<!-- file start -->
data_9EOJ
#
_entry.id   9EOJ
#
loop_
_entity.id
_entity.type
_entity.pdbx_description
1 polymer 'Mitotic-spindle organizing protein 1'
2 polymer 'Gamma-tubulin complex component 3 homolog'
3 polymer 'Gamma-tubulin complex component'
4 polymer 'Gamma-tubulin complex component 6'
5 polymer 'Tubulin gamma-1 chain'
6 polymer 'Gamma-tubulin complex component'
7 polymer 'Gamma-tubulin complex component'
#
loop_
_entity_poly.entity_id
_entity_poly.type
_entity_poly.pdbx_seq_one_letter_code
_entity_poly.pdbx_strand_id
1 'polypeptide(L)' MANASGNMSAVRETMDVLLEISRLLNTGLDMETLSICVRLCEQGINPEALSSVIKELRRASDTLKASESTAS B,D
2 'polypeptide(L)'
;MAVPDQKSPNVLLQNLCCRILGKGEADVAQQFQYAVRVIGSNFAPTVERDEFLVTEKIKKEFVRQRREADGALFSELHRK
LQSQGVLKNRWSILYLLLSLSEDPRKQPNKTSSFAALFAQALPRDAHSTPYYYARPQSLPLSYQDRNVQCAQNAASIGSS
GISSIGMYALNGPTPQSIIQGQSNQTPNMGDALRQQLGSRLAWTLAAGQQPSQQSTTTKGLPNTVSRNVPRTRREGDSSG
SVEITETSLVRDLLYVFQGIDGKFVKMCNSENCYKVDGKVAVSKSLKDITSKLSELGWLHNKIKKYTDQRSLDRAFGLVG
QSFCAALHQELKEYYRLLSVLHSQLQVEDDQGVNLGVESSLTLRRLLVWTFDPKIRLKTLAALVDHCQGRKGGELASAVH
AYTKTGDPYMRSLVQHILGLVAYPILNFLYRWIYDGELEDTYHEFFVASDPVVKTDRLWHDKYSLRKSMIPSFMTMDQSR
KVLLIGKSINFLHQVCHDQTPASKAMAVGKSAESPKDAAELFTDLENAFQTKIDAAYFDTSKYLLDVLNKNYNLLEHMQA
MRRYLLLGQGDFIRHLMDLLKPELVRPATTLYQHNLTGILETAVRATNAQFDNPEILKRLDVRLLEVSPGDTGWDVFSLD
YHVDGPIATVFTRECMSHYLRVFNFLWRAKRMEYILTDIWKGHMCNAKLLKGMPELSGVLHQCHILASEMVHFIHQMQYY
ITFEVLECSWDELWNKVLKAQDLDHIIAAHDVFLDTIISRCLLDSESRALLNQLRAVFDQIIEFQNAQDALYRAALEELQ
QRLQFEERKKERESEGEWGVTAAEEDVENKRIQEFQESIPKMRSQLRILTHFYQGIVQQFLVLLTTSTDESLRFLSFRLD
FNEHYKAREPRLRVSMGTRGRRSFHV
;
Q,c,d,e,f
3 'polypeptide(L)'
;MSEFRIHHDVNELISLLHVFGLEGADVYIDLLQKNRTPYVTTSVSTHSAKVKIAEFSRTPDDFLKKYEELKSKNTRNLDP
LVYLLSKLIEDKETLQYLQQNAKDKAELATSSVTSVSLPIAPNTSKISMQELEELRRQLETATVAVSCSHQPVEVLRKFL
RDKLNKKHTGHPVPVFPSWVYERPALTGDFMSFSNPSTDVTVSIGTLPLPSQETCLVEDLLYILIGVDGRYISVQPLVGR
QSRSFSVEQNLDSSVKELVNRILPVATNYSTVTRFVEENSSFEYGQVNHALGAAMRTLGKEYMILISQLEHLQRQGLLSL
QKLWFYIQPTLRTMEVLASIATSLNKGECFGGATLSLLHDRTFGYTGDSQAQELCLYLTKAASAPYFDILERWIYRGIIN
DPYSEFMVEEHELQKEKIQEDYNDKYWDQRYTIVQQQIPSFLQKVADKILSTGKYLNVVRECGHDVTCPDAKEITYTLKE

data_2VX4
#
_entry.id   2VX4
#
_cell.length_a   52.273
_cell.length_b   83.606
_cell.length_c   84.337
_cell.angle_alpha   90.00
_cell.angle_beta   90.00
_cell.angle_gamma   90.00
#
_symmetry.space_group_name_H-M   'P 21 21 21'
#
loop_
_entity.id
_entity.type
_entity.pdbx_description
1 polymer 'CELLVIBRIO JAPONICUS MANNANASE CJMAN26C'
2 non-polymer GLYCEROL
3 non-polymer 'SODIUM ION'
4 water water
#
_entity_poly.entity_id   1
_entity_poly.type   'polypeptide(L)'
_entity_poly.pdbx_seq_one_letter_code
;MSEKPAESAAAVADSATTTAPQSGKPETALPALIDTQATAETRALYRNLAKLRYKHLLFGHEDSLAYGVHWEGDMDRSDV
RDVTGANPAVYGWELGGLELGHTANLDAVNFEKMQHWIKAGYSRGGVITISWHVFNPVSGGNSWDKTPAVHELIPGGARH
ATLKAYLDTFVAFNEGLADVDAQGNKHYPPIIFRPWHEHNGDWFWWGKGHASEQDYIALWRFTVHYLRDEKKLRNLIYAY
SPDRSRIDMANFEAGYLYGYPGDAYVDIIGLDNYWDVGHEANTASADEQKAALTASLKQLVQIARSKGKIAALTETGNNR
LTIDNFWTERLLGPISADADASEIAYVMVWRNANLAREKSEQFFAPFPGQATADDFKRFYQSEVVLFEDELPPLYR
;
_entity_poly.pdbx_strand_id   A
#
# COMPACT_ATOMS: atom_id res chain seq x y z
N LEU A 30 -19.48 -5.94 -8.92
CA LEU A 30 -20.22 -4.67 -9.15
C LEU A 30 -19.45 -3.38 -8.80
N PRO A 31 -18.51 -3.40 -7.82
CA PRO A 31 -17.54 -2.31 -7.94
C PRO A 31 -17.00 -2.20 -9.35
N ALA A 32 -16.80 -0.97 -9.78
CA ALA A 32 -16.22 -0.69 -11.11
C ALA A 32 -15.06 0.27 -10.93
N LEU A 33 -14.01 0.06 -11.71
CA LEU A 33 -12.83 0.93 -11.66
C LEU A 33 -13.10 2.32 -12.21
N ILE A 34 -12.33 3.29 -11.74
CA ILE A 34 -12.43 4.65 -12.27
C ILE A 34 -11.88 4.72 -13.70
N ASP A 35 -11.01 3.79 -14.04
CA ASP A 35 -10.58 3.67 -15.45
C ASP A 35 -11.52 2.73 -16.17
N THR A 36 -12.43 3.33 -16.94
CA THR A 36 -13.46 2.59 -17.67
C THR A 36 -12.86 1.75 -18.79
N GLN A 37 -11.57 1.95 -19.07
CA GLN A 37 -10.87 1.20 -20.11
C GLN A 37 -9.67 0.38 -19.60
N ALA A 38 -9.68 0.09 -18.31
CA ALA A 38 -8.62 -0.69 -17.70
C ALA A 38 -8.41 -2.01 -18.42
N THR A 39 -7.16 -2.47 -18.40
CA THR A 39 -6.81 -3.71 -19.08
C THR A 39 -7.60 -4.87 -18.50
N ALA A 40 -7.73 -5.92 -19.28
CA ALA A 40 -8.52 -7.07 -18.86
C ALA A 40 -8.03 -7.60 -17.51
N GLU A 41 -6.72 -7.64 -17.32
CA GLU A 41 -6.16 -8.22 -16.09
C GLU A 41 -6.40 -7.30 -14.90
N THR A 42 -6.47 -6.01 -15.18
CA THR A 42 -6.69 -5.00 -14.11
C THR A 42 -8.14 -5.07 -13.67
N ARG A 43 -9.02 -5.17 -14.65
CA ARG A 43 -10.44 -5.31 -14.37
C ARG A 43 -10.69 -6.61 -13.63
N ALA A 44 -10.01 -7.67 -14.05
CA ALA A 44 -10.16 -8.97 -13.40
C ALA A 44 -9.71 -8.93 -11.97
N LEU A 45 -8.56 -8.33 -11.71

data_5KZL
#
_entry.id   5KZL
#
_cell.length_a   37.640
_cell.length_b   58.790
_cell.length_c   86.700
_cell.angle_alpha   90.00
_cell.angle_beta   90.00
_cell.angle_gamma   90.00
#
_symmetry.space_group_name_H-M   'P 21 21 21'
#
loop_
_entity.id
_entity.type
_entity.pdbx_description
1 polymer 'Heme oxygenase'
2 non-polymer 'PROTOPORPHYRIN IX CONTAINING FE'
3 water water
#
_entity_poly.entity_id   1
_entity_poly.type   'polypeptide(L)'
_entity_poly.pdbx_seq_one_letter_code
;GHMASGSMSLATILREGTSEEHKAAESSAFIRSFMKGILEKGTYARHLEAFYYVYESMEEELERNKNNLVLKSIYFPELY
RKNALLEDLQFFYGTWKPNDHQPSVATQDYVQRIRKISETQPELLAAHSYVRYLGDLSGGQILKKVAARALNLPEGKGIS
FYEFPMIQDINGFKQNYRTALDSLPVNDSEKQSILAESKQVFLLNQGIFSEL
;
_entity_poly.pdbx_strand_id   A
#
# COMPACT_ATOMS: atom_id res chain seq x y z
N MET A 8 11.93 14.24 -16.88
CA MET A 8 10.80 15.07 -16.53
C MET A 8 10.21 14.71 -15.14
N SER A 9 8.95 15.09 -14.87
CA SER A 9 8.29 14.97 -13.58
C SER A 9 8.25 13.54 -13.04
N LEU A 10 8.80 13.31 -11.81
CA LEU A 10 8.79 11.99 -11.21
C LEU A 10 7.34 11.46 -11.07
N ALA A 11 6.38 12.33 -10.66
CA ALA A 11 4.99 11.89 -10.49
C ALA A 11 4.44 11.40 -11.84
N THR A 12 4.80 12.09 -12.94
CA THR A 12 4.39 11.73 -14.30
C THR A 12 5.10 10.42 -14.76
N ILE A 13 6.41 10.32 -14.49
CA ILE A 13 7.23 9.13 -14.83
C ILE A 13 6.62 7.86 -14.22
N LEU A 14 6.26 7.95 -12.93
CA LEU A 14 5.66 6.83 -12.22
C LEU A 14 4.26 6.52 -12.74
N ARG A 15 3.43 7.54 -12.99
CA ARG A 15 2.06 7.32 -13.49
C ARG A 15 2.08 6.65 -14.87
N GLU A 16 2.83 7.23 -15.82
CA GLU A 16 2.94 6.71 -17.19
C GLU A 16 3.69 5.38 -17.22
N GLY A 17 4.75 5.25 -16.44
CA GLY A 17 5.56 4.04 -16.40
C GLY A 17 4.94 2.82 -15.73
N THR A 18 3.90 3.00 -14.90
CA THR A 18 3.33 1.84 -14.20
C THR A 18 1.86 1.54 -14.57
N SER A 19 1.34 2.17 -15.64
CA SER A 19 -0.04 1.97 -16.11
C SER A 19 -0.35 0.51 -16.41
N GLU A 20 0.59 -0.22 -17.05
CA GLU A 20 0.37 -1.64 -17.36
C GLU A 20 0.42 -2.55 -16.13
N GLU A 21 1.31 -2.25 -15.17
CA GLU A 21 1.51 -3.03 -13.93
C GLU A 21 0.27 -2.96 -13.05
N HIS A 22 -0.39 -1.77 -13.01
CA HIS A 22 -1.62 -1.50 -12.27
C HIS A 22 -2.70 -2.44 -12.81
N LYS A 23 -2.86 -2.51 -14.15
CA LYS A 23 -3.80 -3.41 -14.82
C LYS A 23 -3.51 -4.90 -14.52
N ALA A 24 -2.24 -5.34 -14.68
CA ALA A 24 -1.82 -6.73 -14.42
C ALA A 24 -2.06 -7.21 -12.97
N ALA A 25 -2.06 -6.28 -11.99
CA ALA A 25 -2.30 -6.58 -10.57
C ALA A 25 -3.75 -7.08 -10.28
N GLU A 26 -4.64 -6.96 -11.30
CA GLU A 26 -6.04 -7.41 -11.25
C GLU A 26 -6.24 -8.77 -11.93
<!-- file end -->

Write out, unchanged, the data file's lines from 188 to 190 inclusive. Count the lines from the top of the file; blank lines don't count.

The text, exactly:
C THR A 18 1.86 1.54 -14.57
N SER A 19 1.34 2.17 -15.64
CA SER A 19 -0.04 1.97 -16.11